Self-care isn’t always about manicures, bubble baths and healthy food. Sometimes it is forcing yourself to get out of bed, take a shower and participate in life again. – Meredith Marple

So I want to talk a little about social anxiety, social introversion and the importance of those little acts of self-preservation.


For as long as I know I have had a certain battery life when it comes to being social. I can very easily stay at home, close my curtains and watch endless episodes of Netflix for my whole life but I recognise that it is not okay for me to do that. It damages my friendships and it damages my self-esteem and mood even more than making myself go out and be social and face the big social anxiety monster.

But, it exhausts me. The mental and emotional effort it takes for me to attend social events can sometimes knock me out for the following days.

Knowing and recognising this about myself has been a bit of a journey but, now that I do know, I have started to learn how to look after myself and monitor my social battery and the resulting anxiety that accompanies a large amount of socialising or the aftermath of a busy time.

Without a doubt we live in an anxious world. We are bombarded with countless disasters in the news, constant ads, crazy expectations – it comes as no surprise that worldwide diagnosis of anxiety is at an all-time high. As someone who has come through PTSD, social anxiety and the resultant depressive episodes are something I have learned strategies to deal with and strategies to cope with.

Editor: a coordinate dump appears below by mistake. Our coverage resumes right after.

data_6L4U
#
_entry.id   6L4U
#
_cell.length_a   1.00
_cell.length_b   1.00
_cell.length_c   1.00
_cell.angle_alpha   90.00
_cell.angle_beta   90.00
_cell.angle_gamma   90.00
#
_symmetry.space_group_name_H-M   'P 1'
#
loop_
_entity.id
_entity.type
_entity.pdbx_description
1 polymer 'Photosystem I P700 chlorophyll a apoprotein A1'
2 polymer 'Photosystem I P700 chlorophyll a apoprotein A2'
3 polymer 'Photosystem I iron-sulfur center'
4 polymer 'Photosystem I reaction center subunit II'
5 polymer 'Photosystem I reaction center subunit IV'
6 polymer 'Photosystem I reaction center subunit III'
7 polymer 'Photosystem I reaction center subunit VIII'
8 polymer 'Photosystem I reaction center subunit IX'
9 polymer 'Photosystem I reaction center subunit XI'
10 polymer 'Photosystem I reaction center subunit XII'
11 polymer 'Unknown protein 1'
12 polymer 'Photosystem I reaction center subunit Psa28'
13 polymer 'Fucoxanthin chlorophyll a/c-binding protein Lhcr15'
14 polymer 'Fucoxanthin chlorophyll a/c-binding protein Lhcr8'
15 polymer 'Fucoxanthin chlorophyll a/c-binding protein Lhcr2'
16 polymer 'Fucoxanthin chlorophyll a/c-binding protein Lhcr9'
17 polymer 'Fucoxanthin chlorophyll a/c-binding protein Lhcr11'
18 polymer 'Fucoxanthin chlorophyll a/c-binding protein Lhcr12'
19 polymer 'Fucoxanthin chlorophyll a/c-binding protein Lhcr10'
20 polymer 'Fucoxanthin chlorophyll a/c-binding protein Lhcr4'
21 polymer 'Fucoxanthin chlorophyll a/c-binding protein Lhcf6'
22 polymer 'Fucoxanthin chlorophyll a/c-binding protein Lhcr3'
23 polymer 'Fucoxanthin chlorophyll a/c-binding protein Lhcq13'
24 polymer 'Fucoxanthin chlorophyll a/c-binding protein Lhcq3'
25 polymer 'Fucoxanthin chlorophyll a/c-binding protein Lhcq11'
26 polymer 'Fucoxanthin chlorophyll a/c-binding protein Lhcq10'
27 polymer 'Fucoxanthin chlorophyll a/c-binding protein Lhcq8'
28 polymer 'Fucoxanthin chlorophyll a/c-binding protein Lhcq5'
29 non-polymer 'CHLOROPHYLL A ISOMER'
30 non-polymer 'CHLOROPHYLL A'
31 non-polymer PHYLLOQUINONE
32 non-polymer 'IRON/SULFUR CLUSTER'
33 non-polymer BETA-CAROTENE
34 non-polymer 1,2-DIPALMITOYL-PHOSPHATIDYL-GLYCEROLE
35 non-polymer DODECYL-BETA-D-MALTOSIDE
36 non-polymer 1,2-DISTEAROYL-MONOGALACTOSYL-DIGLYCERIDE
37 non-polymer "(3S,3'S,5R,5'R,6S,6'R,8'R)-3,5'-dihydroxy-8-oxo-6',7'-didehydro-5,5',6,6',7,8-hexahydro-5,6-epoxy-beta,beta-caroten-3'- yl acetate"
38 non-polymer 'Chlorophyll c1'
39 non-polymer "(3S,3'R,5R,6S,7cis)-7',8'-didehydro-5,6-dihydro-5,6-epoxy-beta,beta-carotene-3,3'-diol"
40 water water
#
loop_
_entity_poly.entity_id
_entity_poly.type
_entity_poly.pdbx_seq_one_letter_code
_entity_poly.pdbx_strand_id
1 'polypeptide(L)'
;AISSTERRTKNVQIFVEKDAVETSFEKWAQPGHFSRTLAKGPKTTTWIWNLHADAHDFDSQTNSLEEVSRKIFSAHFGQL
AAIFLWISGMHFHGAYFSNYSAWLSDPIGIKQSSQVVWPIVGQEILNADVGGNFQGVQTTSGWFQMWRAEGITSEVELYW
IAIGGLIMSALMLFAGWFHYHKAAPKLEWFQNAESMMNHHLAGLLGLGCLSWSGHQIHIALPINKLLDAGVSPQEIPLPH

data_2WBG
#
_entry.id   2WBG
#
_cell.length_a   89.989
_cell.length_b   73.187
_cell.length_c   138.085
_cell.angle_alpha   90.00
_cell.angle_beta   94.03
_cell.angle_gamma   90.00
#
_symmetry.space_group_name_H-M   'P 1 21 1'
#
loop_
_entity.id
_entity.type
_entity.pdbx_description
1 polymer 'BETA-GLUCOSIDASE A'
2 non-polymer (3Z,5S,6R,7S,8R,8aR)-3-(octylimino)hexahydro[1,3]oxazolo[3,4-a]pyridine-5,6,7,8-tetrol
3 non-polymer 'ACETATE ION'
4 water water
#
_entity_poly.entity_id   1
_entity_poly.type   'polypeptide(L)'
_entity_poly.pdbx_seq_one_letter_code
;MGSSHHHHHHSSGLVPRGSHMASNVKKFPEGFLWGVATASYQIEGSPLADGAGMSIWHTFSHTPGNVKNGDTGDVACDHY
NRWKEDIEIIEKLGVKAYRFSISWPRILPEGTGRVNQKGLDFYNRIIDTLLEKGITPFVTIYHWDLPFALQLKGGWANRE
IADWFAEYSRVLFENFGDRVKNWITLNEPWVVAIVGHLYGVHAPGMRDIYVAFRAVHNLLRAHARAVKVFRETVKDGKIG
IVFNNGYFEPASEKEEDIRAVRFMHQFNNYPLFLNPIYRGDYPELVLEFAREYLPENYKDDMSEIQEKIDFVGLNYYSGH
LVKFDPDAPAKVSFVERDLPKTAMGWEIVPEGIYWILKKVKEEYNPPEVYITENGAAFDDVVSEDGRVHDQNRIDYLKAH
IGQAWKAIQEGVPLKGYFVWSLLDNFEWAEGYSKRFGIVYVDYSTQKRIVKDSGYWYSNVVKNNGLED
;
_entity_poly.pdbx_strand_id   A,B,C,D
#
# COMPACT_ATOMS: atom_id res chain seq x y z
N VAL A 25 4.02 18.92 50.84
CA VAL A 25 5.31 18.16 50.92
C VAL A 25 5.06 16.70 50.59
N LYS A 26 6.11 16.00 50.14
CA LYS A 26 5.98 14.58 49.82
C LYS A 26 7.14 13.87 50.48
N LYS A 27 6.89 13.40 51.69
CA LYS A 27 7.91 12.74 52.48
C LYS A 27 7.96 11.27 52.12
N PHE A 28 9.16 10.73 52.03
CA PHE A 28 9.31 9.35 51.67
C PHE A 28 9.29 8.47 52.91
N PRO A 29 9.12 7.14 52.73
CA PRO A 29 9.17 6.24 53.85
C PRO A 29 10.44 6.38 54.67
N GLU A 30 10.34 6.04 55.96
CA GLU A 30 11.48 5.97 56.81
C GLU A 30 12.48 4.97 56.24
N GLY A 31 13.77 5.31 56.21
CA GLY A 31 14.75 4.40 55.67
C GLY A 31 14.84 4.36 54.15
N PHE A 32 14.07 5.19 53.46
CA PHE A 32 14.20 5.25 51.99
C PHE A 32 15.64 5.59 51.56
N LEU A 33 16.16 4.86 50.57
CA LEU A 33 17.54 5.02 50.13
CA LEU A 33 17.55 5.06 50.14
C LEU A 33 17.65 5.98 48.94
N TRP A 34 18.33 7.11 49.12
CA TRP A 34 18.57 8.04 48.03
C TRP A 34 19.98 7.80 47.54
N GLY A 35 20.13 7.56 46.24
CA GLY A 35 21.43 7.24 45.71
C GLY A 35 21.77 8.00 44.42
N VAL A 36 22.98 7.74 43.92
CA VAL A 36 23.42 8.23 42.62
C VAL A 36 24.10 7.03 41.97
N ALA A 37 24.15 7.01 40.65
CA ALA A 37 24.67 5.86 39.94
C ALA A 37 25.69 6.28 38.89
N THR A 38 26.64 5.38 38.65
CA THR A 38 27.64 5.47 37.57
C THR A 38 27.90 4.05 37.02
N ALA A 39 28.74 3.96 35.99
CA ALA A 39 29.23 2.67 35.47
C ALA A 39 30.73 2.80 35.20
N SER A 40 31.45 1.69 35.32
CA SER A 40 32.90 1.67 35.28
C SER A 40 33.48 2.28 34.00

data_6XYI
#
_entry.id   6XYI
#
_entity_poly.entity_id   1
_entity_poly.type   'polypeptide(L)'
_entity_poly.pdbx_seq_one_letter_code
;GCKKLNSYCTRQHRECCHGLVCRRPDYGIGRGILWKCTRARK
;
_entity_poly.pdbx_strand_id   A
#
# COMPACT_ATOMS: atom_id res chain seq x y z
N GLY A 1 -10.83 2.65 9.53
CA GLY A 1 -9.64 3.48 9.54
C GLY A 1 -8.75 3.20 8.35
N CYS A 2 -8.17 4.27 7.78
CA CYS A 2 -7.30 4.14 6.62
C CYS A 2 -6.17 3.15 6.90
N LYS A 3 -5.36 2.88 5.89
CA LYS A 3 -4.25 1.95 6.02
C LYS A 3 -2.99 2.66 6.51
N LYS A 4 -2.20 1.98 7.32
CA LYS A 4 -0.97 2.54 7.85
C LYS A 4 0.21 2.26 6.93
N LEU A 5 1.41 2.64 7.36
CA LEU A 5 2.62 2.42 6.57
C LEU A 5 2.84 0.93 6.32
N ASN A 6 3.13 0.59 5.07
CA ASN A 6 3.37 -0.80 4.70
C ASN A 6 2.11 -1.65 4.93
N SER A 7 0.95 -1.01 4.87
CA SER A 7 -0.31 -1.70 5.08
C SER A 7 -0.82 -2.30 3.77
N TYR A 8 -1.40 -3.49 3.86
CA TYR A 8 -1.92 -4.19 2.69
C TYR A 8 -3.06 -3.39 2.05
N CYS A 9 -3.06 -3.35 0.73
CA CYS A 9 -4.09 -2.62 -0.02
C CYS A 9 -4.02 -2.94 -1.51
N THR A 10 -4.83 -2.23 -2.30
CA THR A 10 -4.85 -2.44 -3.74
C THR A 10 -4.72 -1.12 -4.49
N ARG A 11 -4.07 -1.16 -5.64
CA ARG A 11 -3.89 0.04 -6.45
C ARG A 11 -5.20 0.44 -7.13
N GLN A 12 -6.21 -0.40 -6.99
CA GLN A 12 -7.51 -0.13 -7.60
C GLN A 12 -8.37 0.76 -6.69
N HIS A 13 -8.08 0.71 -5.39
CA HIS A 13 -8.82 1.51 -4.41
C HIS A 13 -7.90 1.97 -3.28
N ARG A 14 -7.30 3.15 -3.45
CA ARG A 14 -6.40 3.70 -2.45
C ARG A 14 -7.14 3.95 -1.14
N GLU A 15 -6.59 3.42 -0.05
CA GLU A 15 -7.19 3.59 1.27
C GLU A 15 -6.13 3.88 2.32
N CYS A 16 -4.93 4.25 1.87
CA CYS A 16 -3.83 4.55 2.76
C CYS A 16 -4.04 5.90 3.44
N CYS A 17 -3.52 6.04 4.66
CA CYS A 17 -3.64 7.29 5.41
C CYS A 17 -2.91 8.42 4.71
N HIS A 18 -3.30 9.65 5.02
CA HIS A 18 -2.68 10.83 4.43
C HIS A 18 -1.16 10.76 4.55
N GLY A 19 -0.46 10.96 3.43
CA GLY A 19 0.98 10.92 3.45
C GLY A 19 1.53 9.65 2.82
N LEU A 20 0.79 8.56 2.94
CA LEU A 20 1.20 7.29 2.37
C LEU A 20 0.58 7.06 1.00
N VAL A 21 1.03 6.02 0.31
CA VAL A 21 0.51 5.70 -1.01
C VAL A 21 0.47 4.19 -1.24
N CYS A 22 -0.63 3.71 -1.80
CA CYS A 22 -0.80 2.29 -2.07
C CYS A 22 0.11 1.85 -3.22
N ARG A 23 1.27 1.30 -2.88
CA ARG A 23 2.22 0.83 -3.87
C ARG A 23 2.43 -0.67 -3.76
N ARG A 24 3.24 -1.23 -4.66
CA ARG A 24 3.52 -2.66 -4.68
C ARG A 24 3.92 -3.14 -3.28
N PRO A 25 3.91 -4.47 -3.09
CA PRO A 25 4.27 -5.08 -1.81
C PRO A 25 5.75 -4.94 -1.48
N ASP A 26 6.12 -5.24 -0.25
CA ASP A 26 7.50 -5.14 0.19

Feelings of fear have a purpose, they are designed to help us survive scary situations we might encounter. Historically, they made us quicker to respond to the threat of being eaten alive; forcing us to run, hide or for those who are a bit more courageous, throw a stone… the ‘fight-or-flight’ response which causes the heart to speed up, hyperventilation, and an increased blood flow to the muscles.

Social anxiety takes that fear and attaches it to social situations. This often results in finding yourself worrying about other people’s reactions, extreme nervousness and anxiousness, insecurity when taking part in social situations, sometimes paranoia and avoiding social situations altogether.

Since recognising that what is going on with me is actually social anxiety, I have found ways of looking after myself. The first thing being – tell people about it! My friends are familiar with my ‘closed curtain days’. Hiding or suppressing anxiety actually produces more anxiety and I have found that telling people that I am struggling has often helped me to be able to process my feelings a lot more. The media often leads people to believe that mental illness is a weakness, which makes people less likely to admit to themselves and others what they are going through. We all have mental health and it is reported that up to 1 in 3 of us, will at some point experience a mental health issue. It’s okay and important to talk about it.

Self-care isn’t always about manicures, bubble baths and healthy food. Sometimes it is forcing yourself to get out of bed, take a shower and participate in life again. – Meredith Marple